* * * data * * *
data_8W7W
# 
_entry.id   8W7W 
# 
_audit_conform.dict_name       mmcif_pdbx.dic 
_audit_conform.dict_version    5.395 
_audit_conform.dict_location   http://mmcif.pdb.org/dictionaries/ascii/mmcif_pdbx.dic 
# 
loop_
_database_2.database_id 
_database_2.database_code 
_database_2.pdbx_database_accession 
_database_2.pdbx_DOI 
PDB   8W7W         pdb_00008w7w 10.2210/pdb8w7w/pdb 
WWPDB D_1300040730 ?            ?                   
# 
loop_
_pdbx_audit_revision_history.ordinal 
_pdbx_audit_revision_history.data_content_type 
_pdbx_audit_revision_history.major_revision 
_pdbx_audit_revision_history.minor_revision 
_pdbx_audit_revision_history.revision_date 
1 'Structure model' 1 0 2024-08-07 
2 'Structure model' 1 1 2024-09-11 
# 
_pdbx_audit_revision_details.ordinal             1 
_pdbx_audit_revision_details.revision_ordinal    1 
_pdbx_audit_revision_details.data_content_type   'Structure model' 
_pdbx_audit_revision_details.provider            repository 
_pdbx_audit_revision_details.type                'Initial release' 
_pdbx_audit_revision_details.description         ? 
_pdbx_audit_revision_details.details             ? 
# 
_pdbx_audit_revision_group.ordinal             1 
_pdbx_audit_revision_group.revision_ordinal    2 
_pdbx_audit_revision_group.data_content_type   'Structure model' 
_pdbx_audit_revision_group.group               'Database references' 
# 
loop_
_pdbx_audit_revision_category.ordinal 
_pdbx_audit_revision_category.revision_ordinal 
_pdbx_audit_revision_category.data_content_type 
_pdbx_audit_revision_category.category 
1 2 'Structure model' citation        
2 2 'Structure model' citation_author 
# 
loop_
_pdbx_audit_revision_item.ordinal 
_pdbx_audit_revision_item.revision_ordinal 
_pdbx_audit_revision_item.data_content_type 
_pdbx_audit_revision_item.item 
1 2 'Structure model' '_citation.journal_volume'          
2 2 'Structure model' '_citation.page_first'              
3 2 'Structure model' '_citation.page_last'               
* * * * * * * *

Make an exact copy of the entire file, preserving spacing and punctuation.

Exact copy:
data_8W7W
# 
_entry.id   8W7W 
# 
_audit_conform.dict_name       mmcif_pdbx.dic 
_audit_conform.dict_version    5.395 
_audit_conform.dict_location   http://mmcif.pdb.org/dictionaries/ascii/mmcif_pdbx.dic 
# 
loop_
_database_2.database_id 
_database_2.database_code 
_database_2.pdbx_database_accession 
_database_2.pdbx_DOI 
PDB   8W7W         pdb_00008w7w 10.2210/pdb8w7w/pdb 
WWPDB D_1300040730 ?            ?                   
# 
loop_
_pdbx_audit_revision_history.ordinal 
_pdbx_audit_revision_history.data_content_type 
_pdbx_audit_revision_history.major_revision 
_pdbx_audit_revision_history.minor_revision 
_pdbx_audit_revision_history.revision_date 
1 'Structure model' 1 0 2024-08-07 
2 'Structure model' 1 1 2024-09-11 
# 
_pdbx_audit_revision_details.ordinal             1 
_pdbx_audit_revision_details.revision_ordinal    1 
_pdbx_audit_revision_details.data_content_type   'Structure model' 
_pdbx_audit_revision_details.provider            repository 
_pdbx_audit_revision_details.type                'Initial release' 
_pdbx_audit_revision_details.description         ? 
_pdbx_audit_revision_details.details             ? 
# 
_pdbx_audit_revision_group.ordinal             1 
_pdbx_audit_revision_group.revision_ordinal    2 
_pdbx_audit_revision_group.data_content_type   'Structure model' 
_pdbx_audit_revision_group.group               'Database references' 
# 
loop_
_pdbx_audit_revision_category.ordinal 
_pdbx_audit_revision_category.revision_ordinal 
_pdbx_audit_revision_category.data_content_type 
_pdbx_audit_revision_category.category 
1 2 'Structure model' citation        
2 2 'Structure model' citation_author 
# 
loop_
_pdbx_audit_revision_item.ordinal 
_pdbx_audit_revision_item.revision_ordinal 
_pdbx_audit_revision_item.data_content_type 
_pdbx_audit_revision_item.item 
1 2 'Structure model' '_citation.journal_volume'          
2 2 'Structure model' '_citation.page_first'              
3 2 'Structure model' '_citation.page_last'               